As of Jan. 14, the National Labor Relation Board’s (NLRB) infamous “ambush election rules” had been in effect for three quarters. The NLRB recently conducted a review and analysis of union election data during those quarters and published its findings. The report offers data related to the new rules from April 14, 2015, through Jan. 14, 2016, and compares that data against petitions and elections that occurred under the prior rules from April 14, 2014, through Jan. 12, 2015.

Interestingly, union win rates are slightly down under the new rules (down to 68 percent in union representation elections from 70 percent), and the number of total petitions has not increased drastically (up to 1624 from 1608). However, one critical change has occurred: the median time from petition to election has been truncated significantly. Under the old rules from April 14, 2014, through January 12, 2015, the median time from a union petition being filed to election was 38 days. Under the new rules from April 14, 2015, through January 14, 2016, the median time from petition to election was 24 days – two full weeks shorter. In other words, that’s two weeks less time for companies to vet the issues giving rise to a petition and to implement a communications plan neutralizing those issues in order to remain union free. The full results from the NLRB’s study can be found here.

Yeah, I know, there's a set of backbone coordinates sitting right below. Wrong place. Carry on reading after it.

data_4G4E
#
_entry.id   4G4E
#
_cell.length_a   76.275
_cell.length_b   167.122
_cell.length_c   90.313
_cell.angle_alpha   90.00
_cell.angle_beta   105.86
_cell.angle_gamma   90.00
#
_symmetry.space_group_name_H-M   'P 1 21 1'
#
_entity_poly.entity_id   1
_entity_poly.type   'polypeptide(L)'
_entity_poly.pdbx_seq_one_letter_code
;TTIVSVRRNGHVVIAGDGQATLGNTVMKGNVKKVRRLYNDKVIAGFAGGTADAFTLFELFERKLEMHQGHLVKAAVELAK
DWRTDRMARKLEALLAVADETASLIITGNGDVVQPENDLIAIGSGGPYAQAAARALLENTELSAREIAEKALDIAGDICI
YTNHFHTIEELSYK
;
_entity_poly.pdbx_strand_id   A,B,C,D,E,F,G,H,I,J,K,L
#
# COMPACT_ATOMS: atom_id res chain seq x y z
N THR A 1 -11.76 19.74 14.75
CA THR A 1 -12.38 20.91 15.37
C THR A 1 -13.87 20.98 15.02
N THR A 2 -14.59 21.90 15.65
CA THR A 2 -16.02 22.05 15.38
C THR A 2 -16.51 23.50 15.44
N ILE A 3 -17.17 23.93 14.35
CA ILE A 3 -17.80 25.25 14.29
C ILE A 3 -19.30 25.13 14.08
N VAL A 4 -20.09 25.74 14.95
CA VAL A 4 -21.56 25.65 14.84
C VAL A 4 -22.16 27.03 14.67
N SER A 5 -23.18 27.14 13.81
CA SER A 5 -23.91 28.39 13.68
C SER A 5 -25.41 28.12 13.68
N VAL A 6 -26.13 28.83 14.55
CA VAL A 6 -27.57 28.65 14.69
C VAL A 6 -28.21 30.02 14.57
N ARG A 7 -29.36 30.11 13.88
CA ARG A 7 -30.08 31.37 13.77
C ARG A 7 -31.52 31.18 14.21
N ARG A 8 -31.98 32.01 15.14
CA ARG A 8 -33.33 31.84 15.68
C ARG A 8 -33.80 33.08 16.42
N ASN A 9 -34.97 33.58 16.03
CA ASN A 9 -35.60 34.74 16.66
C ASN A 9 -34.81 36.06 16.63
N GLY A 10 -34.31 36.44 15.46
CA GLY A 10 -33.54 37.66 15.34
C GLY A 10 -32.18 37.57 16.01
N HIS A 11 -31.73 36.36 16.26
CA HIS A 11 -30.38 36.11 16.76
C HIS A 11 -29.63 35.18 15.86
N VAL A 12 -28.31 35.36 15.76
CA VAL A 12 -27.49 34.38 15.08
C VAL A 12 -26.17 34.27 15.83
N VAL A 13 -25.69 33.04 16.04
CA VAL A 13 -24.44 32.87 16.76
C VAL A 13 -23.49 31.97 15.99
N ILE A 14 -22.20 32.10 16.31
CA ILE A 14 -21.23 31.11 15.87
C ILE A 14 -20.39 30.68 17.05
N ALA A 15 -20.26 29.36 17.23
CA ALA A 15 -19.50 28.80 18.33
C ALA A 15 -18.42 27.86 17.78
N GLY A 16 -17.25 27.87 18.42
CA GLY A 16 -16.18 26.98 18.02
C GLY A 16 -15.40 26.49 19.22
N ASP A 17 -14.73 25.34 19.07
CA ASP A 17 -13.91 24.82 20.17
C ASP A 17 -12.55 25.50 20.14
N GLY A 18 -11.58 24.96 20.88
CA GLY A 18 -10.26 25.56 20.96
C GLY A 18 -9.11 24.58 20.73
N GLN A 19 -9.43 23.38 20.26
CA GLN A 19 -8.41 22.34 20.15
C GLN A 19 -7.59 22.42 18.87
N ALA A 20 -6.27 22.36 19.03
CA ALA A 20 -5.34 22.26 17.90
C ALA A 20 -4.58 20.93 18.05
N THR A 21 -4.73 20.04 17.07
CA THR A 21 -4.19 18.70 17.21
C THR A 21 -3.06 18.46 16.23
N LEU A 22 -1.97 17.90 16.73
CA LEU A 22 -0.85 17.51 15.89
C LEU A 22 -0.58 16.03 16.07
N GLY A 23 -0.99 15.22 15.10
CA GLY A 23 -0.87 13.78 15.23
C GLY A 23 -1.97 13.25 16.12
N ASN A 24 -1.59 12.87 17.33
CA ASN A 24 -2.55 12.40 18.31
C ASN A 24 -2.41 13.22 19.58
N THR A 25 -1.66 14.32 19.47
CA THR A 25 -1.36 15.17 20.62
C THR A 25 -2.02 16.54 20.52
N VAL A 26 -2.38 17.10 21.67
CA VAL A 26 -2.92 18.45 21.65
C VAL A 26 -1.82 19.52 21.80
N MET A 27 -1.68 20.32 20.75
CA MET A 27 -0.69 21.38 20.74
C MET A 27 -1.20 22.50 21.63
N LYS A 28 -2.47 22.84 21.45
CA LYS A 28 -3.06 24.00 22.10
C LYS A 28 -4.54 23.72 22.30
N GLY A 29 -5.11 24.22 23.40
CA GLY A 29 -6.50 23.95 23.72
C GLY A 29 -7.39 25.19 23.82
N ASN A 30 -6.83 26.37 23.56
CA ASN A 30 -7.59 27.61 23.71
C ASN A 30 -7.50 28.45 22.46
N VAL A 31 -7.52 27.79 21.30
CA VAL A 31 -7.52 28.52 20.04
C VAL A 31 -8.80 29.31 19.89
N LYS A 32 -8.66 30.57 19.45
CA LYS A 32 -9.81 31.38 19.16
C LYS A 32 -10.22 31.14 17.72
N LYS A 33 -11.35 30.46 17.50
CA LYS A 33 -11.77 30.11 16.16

In light of the shortened campaign window, employers should stay vigilant on the union avoidance front. Some strategies to consider include:

  • Conducting positive employee-relations training annually to ensure management members are treating employees fairly and with respect;
  • Ensuring employees have multiple avenues they can access to communicate concerns to the company (and that the company takes action when appropriate); and
  • Reviewing personnel policies to ensure they are up to date with the latest NLRB guidance, as unlawful policies can cause an election victory by the employer to be reversed.

Because employers are facing much less campaign time, blunting any union organizing efforts before they begin is more important now than ever.